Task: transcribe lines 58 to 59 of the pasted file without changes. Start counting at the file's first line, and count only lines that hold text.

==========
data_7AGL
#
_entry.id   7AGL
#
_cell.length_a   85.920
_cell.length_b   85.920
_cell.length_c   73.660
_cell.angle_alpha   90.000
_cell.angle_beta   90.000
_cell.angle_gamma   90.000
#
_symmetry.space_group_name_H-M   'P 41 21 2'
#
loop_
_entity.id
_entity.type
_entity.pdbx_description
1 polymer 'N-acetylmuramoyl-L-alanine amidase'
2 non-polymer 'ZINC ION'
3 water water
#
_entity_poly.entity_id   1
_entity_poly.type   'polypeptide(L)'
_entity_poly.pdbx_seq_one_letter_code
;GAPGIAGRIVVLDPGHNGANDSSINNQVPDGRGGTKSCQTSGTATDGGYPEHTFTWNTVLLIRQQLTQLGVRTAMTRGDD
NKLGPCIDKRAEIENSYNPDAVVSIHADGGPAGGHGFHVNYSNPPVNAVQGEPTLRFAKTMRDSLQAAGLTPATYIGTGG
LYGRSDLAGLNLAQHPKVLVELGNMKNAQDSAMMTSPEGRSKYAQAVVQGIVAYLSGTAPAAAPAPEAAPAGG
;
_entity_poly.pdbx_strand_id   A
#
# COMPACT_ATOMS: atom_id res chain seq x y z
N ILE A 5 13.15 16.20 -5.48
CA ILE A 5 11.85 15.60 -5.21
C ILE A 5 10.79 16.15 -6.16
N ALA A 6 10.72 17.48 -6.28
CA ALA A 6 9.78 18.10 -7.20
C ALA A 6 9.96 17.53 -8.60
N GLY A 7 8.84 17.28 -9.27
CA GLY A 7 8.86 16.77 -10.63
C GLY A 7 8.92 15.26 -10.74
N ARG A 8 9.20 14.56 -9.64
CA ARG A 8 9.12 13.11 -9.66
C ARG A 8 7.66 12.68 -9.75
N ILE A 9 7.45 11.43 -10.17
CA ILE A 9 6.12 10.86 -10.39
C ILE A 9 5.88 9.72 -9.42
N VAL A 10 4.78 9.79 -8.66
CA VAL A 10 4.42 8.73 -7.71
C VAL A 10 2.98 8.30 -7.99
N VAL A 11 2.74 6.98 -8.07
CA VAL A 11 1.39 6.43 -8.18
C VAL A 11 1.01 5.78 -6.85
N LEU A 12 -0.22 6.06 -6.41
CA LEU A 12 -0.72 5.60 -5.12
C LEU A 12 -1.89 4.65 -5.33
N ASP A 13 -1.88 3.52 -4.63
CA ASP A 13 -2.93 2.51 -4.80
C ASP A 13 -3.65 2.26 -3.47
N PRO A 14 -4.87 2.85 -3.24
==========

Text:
C ASP A 13 -3.65 2.26 -3.47
N PRO A 14 -4.87 2.85 -3.24